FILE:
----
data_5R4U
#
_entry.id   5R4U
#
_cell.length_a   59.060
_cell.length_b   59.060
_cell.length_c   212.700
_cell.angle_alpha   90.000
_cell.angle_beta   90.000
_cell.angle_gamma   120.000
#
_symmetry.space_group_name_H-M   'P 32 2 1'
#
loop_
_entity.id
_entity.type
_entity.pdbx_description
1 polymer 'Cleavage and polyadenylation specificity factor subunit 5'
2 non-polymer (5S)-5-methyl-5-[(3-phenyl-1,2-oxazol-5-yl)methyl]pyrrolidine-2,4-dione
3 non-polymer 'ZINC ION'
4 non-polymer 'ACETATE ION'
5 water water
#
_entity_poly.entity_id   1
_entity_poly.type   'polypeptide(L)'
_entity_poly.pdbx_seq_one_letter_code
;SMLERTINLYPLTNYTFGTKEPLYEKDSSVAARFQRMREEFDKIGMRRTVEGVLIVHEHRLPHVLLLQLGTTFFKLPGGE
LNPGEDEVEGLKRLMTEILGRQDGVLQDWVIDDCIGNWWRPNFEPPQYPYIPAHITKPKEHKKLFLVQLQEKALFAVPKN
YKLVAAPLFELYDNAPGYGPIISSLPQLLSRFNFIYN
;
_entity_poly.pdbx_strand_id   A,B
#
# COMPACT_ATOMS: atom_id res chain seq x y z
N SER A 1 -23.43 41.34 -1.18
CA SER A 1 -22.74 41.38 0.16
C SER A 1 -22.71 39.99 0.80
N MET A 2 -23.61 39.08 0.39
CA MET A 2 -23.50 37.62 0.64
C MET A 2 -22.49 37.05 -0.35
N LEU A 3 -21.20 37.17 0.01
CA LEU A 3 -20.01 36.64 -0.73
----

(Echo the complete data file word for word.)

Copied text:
data_5R4U
#
_entry.id   5R4U
#
_cell.length_a   59.060
_cell.length_b   59.060
_cell.length_c   212.700
_cell.angle_alpha   90.000
_cell.angle_beta   90.000
_cell.angle_gamma   120.000
#
_symmetry.space_group_name_H-M   'P 32 2 1'
#
loop_
_entity.id
_entity.type
_entity.pdbx_description
1 polymer 'Cleavage and polyadenylation specificity factor subunit 5'
2 non-polymer (5S)-5-methyl-5-[(3-phenyl-1,2-oxazol-5-yl)methyl]pyrrolidine-2,4-dione
3 non-polymer 'ZINC ION'
4 non-polymer 'ACETATE ION'
5 water water
#
_entity_poly.entity_id   1
_entity_poly.type   'polypeptide(L)'
_entity_poly.pdbx_seq_one_letter_code
;SMLERTINLYPLTNYTFGTKEPLYEKDSSVAARFQRMREEFDKIGMRRTVEGVLIVHEHRLPHVLLLQLGTTFFKLPGGE
LNPGEDEVEGLKRLMTEILGRQDGVLQDWVIDDCIGNWWRPNFEPPQYPYIPAHITKPKEHKKLFLVQLQEKALFAVPKN
YKLVAAPLFELYDNAPGYGPIISSLPQLLSRFNFIYN
;
_entity_poly.pdbx_strand_id   A,B
#
# COMPACT_ATOMS: atom_id res chain seq x y z
N SER A 1 -23.43 41.34 -1.18
CA SER A 1 -22.74 41.38 0.16
C SER A 1 -22.71 39.99 0.80
N MET A 2 -23.61 39.08 0.39
CA MET A 2 -23.50 37.62 0.64
C MET A 2 -22.49 37.05 -0.35
N LEU A 3 -21.20 37.17 0.01
CA LEU A 3 -20.01 36.64 -0.73